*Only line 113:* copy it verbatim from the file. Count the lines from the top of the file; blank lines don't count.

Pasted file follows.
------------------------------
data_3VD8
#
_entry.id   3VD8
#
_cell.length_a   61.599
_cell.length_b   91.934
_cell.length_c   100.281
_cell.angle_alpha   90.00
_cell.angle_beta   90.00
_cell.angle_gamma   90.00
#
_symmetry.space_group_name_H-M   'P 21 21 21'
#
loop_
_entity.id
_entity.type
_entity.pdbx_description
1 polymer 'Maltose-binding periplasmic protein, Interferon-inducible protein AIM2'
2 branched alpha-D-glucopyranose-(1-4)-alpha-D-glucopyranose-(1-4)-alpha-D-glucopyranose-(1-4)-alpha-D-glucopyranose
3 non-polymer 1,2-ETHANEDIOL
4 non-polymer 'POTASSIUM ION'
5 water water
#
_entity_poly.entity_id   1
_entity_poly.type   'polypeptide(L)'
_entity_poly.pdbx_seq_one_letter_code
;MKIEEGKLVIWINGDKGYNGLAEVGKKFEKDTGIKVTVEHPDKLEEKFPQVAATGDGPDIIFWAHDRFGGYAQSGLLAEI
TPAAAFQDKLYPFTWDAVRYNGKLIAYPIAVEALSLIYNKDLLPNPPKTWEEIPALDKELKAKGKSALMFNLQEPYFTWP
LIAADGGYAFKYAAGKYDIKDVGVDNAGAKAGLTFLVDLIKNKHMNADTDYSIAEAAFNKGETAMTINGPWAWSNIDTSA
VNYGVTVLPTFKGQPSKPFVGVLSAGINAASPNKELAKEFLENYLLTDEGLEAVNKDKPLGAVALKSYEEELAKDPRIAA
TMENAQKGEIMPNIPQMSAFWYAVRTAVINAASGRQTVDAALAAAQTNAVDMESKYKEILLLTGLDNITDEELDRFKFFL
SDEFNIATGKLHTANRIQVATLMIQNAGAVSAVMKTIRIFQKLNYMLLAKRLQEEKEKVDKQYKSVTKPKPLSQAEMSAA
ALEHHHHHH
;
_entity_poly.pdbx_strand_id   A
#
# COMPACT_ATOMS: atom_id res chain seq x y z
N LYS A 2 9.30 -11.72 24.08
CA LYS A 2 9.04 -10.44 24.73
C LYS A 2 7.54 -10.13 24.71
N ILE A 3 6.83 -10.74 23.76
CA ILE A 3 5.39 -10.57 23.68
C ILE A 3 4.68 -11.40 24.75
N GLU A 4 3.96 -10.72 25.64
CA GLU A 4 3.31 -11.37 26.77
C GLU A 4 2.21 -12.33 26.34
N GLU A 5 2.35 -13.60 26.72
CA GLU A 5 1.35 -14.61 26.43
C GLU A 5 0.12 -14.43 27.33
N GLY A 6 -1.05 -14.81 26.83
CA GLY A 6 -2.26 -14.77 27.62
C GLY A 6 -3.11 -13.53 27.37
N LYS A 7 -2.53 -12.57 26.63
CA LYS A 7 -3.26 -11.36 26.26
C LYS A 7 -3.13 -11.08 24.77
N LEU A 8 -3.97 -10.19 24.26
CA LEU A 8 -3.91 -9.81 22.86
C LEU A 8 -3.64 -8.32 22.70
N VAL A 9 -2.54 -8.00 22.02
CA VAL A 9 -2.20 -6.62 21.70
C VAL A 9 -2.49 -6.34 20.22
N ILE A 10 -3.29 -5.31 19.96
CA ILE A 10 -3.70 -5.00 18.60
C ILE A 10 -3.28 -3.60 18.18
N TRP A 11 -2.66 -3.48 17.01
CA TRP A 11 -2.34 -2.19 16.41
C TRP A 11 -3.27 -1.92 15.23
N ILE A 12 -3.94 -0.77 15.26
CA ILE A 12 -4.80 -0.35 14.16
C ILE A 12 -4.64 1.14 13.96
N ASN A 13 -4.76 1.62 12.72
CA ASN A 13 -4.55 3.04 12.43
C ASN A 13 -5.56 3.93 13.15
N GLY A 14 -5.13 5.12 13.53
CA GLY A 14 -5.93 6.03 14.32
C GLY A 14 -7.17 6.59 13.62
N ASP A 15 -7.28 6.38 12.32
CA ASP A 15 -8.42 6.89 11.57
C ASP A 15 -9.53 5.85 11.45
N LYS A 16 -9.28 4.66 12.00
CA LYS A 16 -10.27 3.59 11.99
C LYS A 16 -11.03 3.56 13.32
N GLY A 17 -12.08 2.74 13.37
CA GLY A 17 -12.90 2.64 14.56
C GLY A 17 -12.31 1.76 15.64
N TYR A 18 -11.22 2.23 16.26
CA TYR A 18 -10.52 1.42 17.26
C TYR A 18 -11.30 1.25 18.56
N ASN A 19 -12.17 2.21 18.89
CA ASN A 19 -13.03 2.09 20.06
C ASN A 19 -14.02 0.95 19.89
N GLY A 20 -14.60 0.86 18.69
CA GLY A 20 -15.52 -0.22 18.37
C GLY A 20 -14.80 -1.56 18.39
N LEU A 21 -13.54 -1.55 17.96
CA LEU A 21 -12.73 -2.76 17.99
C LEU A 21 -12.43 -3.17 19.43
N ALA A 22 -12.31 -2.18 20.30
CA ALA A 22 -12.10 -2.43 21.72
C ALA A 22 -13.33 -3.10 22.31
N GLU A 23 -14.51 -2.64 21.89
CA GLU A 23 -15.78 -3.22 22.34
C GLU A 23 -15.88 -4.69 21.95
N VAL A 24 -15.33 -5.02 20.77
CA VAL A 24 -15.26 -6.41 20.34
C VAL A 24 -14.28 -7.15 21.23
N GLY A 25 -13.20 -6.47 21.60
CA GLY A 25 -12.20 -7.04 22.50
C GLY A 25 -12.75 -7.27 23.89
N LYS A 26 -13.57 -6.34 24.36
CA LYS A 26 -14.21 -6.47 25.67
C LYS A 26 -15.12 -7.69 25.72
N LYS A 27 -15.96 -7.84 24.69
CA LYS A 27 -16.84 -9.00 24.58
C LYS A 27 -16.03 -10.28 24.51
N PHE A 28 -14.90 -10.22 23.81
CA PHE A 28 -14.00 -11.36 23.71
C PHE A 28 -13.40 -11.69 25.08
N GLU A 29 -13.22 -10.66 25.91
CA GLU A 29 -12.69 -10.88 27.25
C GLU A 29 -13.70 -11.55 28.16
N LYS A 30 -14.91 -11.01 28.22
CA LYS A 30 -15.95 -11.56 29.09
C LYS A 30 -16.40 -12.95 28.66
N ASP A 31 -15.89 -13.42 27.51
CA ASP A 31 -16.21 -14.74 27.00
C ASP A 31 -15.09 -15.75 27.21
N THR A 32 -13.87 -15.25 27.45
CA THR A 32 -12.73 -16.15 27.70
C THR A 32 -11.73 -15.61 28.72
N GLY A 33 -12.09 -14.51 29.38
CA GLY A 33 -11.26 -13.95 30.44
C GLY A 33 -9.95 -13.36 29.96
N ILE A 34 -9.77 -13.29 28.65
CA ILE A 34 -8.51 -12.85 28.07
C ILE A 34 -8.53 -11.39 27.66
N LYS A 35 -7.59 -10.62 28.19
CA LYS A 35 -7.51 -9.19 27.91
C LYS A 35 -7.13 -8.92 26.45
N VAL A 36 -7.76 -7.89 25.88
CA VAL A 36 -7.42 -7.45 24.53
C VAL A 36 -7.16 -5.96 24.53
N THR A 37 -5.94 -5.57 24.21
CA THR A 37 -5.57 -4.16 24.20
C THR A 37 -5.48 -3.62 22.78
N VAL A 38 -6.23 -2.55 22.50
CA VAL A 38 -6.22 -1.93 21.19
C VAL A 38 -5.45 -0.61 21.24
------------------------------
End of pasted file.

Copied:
N LYS A 27 -15.96 -7.84 24.69